D.F. Lewis (ed.), Cone Zero (Nemonymous #8). Megazanthus Press, 2008. Pp. 269. ISSN 1474-2020. £10.00.Reviewed by Terry Grimwood
From its tentative beginnings at the turn of the century to its latest manifestation as the Cone Zero anthology, Nemonymous has always been an intriguing, beguiling, infuriating and constantly evolving project. There were the comparatively normal (though sideways on) early editions, then the blank-covered and untitled issue, the school exercise book facsimile and so on. I suppose such creative eccentricity is inevitable seeing as Nemonymous is the carefully nurtured literary child of the inimitable D F Lewis who is himself a purveyor of some of the most intriguing, beguiling, infuriating stories I have ever read. Evolved from journal format to book, the Nemonymous conceit is basically the same. You don’t know who wrote the story you are reading. In the early days, there was no hint, no name, just stories. This time the authors names are listed on the back cover, but you are not told which author wrote which story.
Dean Harkness’s cover reminds me of those early-seventies Panther science fiction paperbacks which usually featured a close-up, odd-angled photo of some unidentifiable (but possibly mundane) object. One of Asimov’s Foundation novels had, if I remember rightly, a clock spring on the cover.
So, what about the stories? After all, you don’t buy a book for its cover and you certainly don’t buy Nemonymous because it is full of your favourite authors (although it might be of course). Well, this is certainly the most accessible issue of the series I have read so far, in which, from physical artefact to concept to malevolent, brooding enigma, Cone Zero is explored in all its forms and guises.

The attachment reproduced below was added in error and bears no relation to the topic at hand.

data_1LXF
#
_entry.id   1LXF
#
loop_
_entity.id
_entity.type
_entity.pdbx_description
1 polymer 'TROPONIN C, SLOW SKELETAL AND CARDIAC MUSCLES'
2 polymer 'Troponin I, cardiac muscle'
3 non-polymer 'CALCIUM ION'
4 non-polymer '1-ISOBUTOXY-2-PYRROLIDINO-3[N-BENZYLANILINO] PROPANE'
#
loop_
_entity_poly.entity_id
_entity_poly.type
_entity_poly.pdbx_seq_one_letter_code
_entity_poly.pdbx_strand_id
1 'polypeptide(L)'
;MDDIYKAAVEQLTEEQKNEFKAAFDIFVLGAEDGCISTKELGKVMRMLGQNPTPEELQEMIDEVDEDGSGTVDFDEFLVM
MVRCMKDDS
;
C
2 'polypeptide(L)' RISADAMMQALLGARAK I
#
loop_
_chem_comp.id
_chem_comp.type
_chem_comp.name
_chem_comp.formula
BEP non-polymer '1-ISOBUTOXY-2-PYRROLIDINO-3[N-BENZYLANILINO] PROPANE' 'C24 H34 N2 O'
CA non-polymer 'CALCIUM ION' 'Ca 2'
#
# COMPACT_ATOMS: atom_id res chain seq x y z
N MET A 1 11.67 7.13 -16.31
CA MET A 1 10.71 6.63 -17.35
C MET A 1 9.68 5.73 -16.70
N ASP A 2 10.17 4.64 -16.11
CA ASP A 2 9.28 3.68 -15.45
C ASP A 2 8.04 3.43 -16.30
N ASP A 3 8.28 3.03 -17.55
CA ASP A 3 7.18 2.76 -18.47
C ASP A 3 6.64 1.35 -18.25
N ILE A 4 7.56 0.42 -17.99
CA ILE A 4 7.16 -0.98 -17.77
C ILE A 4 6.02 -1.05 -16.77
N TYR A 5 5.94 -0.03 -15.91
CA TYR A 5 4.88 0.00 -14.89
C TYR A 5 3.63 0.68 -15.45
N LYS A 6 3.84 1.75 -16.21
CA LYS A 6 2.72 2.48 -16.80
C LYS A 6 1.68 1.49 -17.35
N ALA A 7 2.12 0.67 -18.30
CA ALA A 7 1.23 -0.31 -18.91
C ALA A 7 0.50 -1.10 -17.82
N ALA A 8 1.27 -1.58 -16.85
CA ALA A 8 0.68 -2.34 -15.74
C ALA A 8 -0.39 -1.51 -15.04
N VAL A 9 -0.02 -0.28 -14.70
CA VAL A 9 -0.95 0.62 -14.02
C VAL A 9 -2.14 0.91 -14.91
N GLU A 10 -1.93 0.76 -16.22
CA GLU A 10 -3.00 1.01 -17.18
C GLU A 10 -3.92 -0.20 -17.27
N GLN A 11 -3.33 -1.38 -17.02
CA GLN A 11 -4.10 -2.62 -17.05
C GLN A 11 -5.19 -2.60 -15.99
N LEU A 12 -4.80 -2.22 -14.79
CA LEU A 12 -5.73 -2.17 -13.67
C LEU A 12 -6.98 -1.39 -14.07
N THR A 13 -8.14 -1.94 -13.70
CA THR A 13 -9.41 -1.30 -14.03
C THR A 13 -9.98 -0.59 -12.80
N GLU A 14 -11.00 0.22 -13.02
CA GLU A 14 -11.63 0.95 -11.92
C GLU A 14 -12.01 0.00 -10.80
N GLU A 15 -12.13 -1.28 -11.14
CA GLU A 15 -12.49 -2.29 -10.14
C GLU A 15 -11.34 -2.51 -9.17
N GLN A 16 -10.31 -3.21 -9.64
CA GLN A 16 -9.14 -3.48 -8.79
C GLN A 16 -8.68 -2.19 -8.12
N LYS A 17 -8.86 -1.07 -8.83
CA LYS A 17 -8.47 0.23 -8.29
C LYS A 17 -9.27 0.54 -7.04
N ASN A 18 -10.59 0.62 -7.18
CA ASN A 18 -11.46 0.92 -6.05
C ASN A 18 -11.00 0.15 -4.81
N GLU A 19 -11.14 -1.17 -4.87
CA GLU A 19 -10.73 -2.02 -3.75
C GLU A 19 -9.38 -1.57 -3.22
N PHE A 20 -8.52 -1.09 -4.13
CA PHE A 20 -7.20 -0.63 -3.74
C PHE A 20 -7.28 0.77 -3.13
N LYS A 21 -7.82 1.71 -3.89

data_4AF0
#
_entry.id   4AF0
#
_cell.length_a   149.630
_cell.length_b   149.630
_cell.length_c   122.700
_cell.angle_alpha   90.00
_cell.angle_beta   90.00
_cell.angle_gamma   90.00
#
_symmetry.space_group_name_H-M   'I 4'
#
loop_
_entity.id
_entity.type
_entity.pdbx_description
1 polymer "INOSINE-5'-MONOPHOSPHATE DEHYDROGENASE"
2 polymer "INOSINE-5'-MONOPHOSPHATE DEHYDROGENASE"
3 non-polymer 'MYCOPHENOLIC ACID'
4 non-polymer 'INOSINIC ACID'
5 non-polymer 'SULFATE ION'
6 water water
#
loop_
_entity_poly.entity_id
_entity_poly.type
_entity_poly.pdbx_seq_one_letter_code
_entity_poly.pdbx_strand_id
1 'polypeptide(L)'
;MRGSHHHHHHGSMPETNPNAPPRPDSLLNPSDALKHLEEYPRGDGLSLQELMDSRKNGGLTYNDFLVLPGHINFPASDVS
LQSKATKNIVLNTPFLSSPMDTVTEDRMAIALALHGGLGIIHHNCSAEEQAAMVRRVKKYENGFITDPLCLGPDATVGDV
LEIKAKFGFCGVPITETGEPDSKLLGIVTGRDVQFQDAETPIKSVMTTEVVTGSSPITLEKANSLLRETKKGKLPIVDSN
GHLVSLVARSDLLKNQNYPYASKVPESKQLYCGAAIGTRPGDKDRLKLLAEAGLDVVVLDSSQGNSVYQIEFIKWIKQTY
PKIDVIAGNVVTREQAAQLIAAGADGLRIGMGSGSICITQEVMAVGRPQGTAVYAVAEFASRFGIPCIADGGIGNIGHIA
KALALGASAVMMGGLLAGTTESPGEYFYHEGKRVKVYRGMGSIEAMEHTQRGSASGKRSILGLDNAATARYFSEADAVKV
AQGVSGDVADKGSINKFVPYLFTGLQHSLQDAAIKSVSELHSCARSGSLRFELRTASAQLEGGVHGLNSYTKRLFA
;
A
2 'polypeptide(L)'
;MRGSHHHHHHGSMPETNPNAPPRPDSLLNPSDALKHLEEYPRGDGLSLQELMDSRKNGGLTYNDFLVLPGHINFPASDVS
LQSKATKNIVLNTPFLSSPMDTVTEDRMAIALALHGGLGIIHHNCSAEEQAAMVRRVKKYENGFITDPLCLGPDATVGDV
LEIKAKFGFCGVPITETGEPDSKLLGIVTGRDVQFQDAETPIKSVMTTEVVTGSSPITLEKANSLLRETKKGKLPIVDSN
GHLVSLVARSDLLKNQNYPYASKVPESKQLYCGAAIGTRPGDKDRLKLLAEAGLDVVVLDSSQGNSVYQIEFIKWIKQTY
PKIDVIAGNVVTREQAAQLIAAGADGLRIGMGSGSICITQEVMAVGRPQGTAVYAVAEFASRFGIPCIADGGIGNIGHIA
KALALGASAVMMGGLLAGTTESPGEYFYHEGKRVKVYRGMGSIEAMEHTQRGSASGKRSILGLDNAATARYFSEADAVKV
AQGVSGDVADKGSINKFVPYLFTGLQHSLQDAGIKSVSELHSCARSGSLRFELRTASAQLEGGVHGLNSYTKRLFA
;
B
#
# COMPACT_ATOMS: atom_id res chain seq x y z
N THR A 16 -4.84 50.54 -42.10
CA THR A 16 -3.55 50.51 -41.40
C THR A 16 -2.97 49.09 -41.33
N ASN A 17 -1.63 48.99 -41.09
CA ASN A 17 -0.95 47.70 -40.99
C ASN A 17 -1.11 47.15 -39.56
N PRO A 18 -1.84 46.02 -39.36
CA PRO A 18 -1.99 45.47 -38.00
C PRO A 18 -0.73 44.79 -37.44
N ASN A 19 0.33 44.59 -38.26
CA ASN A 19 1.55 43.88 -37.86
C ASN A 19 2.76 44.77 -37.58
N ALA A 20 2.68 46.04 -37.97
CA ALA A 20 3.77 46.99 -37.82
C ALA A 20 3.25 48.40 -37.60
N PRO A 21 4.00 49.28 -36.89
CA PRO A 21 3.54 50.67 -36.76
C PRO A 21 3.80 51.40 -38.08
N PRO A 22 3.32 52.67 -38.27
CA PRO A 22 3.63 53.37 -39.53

There are four stories actually titled 'Cone Zero'. The first taking us into a messy flat where a horrible and alien mould grows in the toilet and the inhabitants, both friend and stranger, lounge around in joint-stupefied lethargy. There is something Pinteresque about this place, full of an unspoken menace that doesn’t quite reveal itself. The second 'Cone Zero' is one of my favourites, a fantastic tale of a man who finds himself in an underground hospital that wouldn’t seem out of place in a Carry On film. Society it seems, has turned Darwinian, it is now illegal to treat illness. A marvellously imaginative yarn full of atmosphere and a strange authenticity.
'Cone Zero' number three teeters in that hinterland between dream and reality. A temple, a statue and a beautiful woman inhabit what is a mysterious and ultimately moving story. 'Cone Zero' four is another masterpiece. Set in some mythical world that seems like 19th Century Paris, it has mention of televisions and is back-dropped by an unnamed but savage war. It snows on Damian’s 30th birthday, and it is snowing blood. A search for a mysterious, visionary artist, terrible revelations and a tragic past all collide into one of the most satisfying endings I have ever read.